Watkins Glen is Lucky
It happened again. One of the smallest and poorest counties in New York was counting on an economic shot in the arm from a huge summer concert -- and it disappears.
This time it was Woodstock 50.
An Economic Blow
“Watkins Glen International terminated the site license for Woodstock 50 pursuant to provisions of the contract. As such, WGI will not be hosting the Woodstock 50 Festival."
With these few words, the revenue from event jobs, hotel rooms, restaurant meals, camping supplies and everything else disappeared from the small town of Watkins Glen, NY.
So where does all this leave our small towns and rural counties?
Rural communities all over the country are struggling to maintain themselves during this time when higher-paying technology jobs remain tethered to our cities and farm prices and agricultural careers aren’t keeping up with expenses.
Beautiful and serene, Watkins Glen is one of the lucky places. In addition to its healthcare, manufacturing, and agricultural jobs (26% of its workforce), it sustains itself with tourism and the proceeds from Watkins Glen International, one of the largest -- albeit seasonal -- automotive racetracks in America. The town has been hosting auto racing since 1956 and was the home of the Formula One United States Grand Prix from 1961 to 1980.
Even so, unemployment in Watkins Glen hovers around 5.3%, 35% higher than the national average.
Last year’s adversity in Watkins Glen was the staggering impact of flooding. Heavy rainfall contaminated the public water supply, did tens of millions of dollars in damage to New York’s Finger Lake Region, and canceled the Curveball Festival organized by Phish. The federal disaster area covered portions of seven counties. As the area continues its rebuilding this spring, the loss of the Woodstock 50 concert is another disappointment.
It was fifty years ago this week that the original Woodstock festival was also thrown off of its site in Upstate New York.
At 7:45 pm on Thursday evening, June 12, 1969, the Town Board of Wallkill, NY, led by Supervisor Jack Schlosser met in Town Hall to discuss the concert’s fate. According to notes kept by Woodstock producers John Roberts and Joel Rosenman, as of June 12, they had already sold nearly 10,000 tickets to Woodstock ($169,339 worth) and spent $251,102 planning the festival (including renting 600 acres of land from Howard Mills in Wallkill, NY).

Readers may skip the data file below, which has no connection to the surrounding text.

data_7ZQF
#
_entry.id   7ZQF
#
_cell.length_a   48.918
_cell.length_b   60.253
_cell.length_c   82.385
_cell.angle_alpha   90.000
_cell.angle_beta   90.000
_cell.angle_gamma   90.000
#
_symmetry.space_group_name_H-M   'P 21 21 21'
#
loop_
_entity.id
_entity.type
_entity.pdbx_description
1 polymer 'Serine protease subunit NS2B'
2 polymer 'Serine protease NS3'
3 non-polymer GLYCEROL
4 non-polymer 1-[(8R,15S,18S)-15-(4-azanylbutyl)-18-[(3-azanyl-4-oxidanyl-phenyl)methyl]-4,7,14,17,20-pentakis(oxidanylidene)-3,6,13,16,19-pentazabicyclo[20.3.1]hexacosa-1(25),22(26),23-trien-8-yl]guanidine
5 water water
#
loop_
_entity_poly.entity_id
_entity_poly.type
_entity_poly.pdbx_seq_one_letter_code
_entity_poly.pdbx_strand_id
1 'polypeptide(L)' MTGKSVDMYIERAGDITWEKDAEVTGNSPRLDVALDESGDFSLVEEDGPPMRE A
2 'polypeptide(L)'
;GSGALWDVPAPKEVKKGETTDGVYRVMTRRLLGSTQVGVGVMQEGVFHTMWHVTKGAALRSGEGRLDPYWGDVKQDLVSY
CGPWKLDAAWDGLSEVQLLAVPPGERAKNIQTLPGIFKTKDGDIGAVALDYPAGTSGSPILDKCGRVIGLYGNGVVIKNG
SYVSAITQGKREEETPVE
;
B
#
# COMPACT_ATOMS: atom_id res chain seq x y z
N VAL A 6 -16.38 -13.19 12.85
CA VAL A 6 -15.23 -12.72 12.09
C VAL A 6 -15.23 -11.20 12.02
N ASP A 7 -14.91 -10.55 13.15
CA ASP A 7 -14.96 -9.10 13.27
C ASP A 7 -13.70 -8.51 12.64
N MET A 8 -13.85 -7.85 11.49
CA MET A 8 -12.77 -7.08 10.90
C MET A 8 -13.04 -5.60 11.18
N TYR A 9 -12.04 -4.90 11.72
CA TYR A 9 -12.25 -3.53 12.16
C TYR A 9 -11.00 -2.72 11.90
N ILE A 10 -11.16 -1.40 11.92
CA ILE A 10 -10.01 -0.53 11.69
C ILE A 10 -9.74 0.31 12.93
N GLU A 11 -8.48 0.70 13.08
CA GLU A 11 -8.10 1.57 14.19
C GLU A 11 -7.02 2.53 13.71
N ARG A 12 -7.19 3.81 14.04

As John and Joel explain it in Two Young Men with Unlimited Capital, their first-hand account of the rise, fall, and eventual resurrection of Woodstock, the Town Board meeting was raucous from the beginning.
“We have some problems with this, uh, Woodstock matter before us, began Town Supervisor Schlosser. “Do you want to tell us why this Aquarian Art and Music Festival isn’t going to be a real disaster for our town?”
A few days later John and Joel received the call, Woodstock will not be happening in Wallkill, NY. Amazing how history repeats itself.
So where does all this leave our small towns and rural counties? These are the regions of our country so in need of philanthropic support to maintain basic health, safety, human services, and arts groups. Most of these areas are out of sight to many of our nation's leading (and urban-based) philanthropists. That’s why they need our support.
This summer, while you are enjoying a country getaway, think about making a donation to a local community cause. Attend a small town fundraiser, make a donation, buy a raffle ticket at the strawberry festival, dog show, VFW hall, or July 4th event. It’s as simple as opening Google to search for the same types of organizations that you support at home: “humane society,” Red Cross,” food pantry,” “volunteer fire department.” These organizations are there, in every small town and region.
I still see the direct connection of how the joys and challenges of wilderness camp experiences and camaraderie tie directly to my work with nonprofits and community service.
Last year, following the devastation and cancellation of their festival in Watkins Glen, Phish stepped up and made large donations to several support organizations and first-responders in the Watkins Glen area. In addition to being one of the coolest bands in the world, Phish are consistently generous.
While each band member has their own reasons to be grateful, drummer Jon Fishman (for whom the band is named) is especially philanthropic. As kids, Fishman and I went to summer camp together at Adirondack Woodcraft Camps in Old Forge, NY. I bring it up because “Woodcraft” is where benevolence, magnanimity, and caring are all taught by example in the most beautiful and adventurous natural setting. It’s the place where the concept of “greater good” all came together for me. To this day, I still see the direct connection of how the joys and challenges of wilderness camp experiences and camaraderie tie directly to my work with nonprofits and community service. I also remember how Fishman’s mom, Mimi, so warmly and willingly shared her grace and generosity with the campers and staff at Woodcraft. She’s a woman who made a big impression on us.
With these memories in mind and another exciting summer ahead, this week’s Coolest Charities in the World are three outstanding Watkins Glen community groups Arbor Housing and Development Foundation, American Red Cross of the Finger Lakes, Hector NY Food Pantry, and the Humane Society of Schuyler County.
Donations to each of these organizations are tax-deductible and can be made at the links below. For more information about The WaterWheel Foundation which oversees Phish’s various charitable activities, please visit their website or contact the author.